Blog posts are the easiest and most common form of content created for the Awareness stage. They’re informative and easy to consume and understand.
Your blog post could give tips on how to solve smaller problems and answer questions the prospect may have. Think about the kinds of questions your current customers ask or the search terms that brought them to you initially to help you come up with blog post topics.
They’re a great way to show your expertise in your industry, which creates trust and keeps you in the prospect’s mind for when they get to the next stage.
Try to include links to other posts of a similar topic in your blogs to keep the prospect reading your content and help them see you as knowledgeable.
There’s no arguing that video is a popular form of content. 68% of consumers say they would prefer to find out about new products through videos rather than blogs, ebooks or infographics.
Like blog posts, videos are a great way to show solutions for small problems. They can be easier to consume than blog posts as they’re quicker and require less effort than reading a lot of text.
A how-to video is one of the best ways to inform your prospect while showing that you know what you’re talking about. It’s the ‘show-don’t-tell’ rule in action. A prospect is likely to learn easier from seeing exactly what they have to do, rather than reading it in text form.
The Body Coach’s Lean in 15 Instagram videos are a great example of how to use videos in the Awareness stage.
Joe Wicks makes 15-second video-recipes, showing exactly what ingredients to use, how to prepare them, and what to do with them. He’s not necessarily selling his products in the videos, he’s merely giving the viewer a simple recipe (i.e. showing that he knows what he’s talking about when it comes to food).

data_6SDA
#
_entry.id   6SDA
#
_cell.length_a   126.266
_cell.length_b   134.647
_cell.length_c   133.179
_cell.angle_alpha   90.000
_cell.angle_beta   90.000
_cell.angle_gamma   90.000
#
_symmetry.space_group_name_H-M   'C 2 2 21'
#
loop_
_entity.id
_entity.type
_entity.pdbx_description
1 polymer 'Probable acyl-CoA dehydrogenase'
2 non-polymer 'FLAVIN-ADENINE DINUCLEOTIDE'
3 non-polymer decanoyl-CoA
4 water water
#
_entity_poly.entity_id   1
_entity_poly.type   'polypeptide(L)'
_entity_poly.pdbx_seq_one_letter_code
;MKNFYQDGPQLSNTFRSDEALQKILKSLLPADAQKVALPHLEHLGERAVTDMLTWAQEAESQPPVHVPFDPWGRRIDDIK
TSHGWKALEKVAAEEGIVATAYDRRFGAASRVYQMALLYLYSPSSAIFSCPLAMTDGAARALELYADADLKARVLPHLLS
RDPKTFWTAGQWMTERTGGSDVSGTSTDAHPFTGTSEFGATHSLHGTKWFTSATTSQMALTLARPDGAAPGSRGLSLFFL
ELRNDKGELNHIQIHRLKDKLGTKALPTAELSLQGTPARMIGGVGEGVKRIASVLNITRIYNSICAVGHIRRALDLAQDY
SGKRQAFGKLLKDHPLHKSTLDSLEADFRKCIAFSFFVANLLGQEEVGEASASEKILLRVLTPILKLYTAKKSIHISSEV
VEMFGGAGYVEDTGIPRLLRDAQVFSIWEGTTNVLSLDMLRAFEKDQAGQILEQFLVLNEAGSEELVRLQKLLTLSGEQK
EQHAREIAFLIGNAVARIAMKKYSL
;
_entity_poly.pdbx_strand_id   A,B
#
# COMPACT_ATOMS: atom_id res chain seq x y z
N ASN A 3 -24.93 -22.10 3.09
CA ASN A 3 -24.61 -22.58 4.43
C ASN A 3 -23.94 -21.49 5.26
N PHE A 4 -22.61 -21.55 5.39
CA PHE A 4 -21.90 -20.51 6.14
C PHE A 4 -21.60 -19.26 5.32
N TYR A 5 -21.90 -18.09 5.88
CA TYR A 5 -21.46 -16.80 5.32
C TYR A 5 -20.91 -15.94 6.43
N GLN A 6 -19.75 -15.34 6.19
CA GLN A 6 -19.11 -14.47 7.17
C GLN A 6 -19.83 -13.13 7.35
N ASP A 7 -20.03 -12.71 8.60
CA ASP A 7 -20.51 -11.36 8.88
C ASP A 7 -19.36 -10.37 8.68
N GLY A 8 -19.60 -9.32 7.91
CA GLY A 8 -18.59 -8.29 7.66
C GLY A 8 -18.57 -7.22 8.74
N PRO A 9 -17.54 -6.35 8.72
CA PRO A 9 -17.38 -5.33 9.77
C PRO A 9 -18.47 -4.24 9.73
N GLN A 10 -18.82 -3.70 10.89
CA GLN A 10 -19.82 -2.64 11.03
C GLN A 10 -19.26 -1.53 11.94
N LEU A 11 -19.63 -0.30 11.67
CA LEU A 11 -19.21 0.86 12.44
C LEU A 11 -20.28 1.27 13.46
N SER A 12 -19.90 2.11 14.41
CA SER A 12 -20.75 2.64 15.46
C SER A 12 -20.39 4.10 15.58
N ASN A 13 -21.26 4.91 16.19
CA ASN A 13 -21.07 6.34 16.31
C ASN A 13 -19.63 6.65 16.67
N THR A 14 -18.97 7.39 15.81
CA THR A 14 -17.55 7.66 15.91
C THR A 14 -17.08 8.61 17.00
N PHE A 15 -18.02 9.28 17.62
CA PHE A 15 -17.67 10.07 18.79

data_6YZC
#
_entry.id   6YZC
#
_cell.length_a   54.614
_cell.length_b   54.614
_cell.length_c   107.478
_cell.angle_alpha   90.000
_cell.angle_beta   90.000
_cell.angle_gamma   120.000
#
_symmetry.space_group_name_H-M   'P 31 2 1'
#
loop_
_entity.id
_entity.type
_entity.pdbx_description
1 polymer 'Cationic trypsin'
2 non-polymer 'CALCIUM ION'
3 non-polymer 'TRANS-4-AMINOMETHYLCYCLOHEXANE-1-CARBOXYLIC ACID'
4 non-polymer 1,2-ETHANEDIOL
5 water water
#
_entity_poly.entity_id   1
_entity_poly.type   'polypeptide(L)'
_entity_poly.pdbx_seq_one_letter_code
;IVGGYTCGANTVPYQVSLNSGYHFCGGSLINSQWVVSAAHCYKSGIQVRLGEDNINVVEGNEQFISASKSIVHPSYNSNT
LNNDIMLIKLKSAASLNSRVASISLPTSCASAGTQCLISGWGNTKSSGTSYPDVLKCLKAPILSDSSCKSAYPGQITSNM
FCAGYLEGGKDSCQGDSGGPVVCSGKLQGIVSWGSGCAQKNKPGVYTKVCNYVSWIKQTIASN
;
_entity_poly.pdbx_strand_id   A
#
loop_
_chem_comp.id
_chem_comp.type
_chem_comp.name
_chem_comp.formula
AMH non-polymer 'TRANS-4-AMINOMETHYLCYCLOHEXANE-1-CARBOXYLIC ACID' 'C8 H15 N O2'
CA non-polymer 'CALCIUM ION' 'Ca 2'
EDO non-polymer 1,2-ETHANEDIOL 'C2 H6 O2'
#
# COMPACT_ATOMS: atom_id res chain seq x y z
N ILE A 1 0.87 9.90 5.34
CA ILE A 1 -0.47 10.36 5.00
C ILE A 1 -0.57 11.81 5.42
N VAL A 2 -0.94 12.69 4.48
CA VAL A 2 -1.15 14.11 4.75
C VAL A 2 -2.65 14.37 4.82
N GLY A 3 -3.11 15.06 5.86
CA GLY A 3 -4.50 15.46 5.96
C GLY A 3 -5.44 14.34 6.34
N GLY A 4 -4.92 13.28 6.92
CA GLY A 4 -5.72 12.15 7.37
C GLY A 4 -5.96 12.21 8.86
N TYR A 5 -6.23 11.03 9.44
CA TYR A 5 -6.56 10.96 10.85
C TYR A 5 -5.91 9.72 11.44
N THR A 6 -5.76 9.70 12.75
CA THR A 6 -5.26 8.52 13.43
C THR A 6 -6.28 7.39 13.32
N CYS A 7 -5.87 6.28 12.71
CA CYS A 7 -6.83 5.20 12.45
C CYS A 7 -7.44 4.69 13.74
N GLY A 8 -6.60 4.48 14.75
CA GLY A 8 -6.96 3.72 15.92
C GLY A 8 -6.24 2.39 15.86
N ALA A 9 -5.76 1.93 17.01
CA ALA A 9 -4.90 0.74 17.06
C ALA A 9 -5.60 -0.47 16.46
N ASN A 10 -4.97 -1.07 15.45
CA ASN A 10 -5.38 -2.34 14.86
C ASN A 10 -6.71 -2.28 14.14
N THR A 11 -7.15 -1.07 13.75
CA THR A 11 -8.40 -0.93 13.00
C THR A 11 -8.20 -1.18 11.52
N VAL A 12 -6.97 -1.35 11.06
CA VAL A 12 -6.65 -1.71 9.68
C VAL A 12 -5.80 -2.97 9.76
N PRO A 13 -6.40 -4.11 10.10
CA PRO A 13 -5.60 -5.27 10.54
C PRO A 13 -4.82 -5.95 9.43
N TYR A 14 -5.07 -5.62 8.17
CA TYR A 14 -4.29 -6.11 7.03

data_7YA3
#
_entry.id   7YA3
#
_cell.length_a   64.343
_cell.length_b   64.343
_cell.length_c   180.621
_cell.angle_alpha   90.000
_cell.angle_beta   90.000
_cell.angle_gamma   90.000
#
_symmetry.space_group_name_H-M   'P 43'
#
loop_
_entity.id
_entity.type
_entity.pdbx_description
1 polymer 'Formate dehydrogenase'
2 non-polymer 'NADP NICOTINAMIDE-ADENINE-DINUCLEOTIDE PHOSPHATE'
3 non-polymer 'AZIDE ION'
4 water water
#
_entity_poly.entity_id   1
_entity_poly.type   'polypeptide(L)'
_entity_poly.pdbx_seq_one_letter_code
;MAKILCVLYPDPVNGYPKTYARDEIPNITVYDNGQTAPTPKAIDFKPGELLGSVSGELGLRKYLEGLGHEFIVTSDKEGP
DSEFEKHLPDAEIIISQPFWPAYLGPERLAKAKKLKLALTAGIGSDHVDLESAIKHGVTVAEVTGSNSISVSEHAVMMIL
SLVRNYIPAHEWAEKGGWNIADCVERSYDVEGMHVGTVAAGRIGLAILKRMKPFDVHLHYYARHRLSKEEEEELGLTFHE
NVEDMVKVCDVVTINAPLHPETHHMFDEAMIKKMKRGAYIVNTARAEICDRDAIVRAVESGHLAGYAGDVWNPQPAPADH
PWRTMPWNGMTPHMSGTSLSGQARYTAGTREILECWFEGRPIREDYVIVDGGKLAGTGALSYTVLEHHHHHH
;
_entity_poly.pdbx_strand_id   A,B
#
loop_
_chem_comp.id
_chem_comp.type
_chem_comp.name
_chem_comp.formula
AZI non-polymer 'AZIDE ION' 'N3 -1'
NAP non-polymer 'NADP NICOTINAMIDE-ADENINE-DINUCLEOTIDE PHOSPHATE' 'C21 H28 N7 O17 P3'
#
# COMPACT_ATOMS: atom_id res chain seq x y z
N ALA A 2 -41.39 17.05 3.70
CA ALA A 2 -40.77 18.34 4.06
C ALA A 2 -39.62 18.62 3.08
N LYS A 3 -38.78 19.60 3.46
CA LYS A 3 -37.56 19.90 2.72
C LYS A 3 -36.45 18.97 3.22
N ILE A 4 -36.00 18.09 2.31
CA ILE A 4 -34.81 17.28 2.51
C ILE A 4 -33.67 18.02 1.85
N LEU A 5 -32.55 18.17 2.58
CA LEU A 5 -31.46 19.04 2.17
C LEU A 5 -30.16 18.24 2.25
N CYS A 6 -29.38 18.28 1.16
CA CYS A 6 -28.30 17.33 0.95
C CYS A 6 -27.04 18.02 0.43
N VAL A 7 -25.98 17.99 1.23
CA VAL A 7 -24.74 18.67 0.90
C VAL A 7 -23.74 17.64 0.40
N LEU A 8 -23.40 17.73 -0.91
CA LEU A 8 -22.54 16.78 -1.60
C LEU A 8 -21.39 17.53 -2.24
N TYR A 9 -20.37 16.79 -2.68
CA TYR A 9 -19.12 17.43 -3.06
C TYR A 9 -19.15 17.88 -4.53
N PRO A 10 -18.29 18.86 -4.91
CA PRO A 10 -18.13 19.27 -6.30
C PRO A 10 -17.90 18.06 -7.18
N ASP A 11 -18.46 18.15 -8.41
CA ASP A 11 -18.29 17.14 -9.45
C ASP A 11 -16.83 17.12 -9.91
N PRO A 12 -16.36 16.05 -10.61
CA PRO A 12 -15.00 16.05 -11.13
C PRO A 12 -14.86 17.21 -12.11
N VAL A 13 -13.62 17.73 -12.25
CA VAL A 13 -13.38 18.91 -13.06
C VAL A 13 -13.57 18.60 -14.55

By finishing each video with the phrase ‘that right there is Lean in 15’, he is also creating brand awareness for his Lean in 15 recipe books and workouts, making sure his slogan is fresh in your mind when you move to the next stage.
Similar to videos, infographics are a quick and easily consumable way to give your prospect information.
They don’t need to go into a lot of detail; most infographics are a list of facts or statistics that are easily digestible so your prospect can scan it quickly, taking in the information that’s important to them.
One of the benefits of infographics is that people like to share them, which means more people are likely to see them. As more of a visual medium, they do well on social media, especially as large blocks of text can sometimes put people off.
Ebooks, like blog posts, can be an effective way of answering a prospect’s questions and getting useful information to them.
They tend to be longer than blogs, and therefore can be more in-depth than a blog, meaning you can show off more of your expertise.
One of the best things about ebooks is that they’re the perfect way to turn a prospect into a lead. People are likely to hand over their email addresses in exchange for an ebook, and that means you can put them on your list and start easing them to the next stage of the journey with messaging through emails.
Writing content that suits each stage of the buyer’s journey is the best way to gently move your prospects to the next step.
Creating informative blog posts and ebooks, as well as easily shareable videos and infographics means that prospects in the Awareness stage come to see you as an expert and start to trust that you know what you’re talking about.
When they move on to the Consideration/Research stage, you’ll be in their minds as a potential solution to the problem they’ve realised they need to overcome.